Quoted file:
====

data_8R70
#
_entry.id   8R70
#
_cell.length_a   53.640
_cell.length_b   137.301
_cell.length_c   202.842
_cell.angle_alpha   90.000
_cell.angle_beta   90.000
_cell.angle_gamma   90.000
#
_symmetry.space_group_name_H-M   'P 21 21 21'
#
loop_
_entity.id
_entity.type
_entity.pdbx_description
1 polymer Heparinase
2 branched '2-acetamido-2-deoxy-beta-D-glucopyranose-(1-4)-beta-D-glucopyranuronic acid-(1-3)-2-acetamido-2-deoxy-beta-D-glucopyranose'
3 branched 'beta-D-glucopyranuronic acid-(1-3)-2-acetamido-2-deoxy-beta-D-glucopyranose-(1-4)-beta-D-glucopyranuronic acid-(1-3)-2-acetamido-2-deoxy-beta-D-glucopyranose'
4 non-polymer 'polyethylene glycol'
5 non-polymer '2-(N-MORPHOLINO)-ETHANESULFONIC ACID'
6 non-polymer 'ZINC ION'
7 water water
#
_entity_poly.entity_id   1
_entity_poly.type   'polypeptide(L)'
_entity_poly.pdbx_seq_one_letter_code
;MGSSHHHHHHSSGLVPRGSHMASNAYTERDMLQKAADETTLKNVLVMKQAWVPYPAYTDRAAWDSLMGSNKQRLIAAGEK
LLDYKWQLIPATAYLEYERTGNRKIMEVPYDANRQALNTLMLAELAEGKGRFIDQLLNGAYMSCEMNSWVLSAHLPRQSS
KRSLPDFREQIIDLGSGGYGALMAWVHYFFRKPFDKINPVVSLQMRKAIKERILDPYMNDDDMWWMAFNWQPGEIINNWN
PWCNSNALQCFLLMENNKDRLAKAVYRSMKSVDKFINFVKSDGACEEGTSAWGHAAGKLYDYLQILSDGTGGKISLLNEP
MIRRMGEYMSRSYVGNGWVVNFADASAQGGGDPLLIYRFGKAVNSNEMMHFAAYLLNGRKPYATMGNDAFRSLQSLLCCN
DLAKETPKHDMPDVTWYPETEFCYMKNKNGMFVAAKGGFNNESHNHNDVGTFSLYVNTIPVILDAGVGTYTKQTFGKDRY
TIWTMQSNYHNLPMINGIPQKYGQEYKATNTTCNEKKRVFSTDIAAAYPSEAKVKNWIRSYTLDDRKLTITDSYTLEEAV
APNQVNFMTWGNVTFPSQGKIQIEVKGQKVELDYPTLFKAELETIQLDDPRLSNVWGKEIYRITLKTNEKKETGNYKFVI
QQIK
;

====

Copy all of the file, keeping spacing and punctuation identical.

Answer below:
data_8R70
#
_entry.id   8R70
#
_cell.length_a   53.640
_cell.length_b   137.301
_cell.length_c   202.842
_cell.angle_alpha   90.000
_cell.angle_beta   90.000
_cell.angle_gamma   90.000
#
_symmetry.space_group_name_H-M   'P 21 21 21'
#
loop_
_entity.id
_entity.type
_entity.pdbx_description
1 polymer Heparinase
2 branched '2-acetamido-2-deoxy-beta-D-glucopyranose-(1-4)-beta-D-glucopyranuronic acid-(1-3)-2-acetamido-2-deoxy-beta-D-glucopyranose'
3 branched 'beta-D-glucopyranuronic acid-(1-3)-2-acetamido-2-deoxy-beta-D-glucopyranose-(1-4)-beta-D-glucopyranuronic acid-(1-3)-2-acetamido-2-deoxy-beta-D-glucopyranose'
4 non-polymer 'polyethylene glycol'
5 non-polymer '2-(N-MORPHOLINO)-ETHANESULFONIC ACID'
6 non-polymer 'ZINC ION'
7 water water
#
_entity_poly.entity_id   1
_entity_poly.type   'polypeptide(L)'
_entity_poly.pdbx_seq_one_letter_code
;MGSSHHHHHHSSGLVPRGSHMASNAYTERDMLQKAADETTLKNVLVMKQAWVPYPAYTDRAAWDSLMGSNKQRLIAAGEK
LLDYKWQLIPATAYLEYERTGNRKIMEVPYDANRQALNTLMLAELAEGKGRFIDQLLNGAYMSCEMNSWVLSAHLPRQSS
KRSLPDFREQIIDLGSGGYGALMAWVHYFFRKPFDKINPVVSLQMRKAIKERILDPYMNDDDMWWMAFNWQPGEIINNWN
PWCNSNALQCFLLMENNKDRLAKAVYRSMKSVDKFINFVKSDGACEEGTSAWGHAAGKLYDYLQILSDGTGGKISLLNEP
MIRRMGEYMSRSYVGNGWVVNFADASAQGGGDPLLIYRFGKAVNSNEMMHFAAYLLNGRKPYATMGNDAFRSLQSLLCCN
DLAKETPKHDMPDVTWYPETEFCYMKNKNGMFVAAKGGFNNESHNHNDVGTFSLYVNTIPVILDAGVGTYTKQTFGKDRY
TIWTMQSNYHNLPMINGIPQKYGQEYKATNTTCNEKKRVFSTDIAAAYPSEAKVKNWIRSYTLDDRKLTITDSYTLEEAV
APNQVNFMTWGNVTFPSQGKIQIEVKGQKVELDYPTLFKAELETIQLDDPRLSNVWGKEIYRITLKTNEKKETGNYKFVI
QQIK
;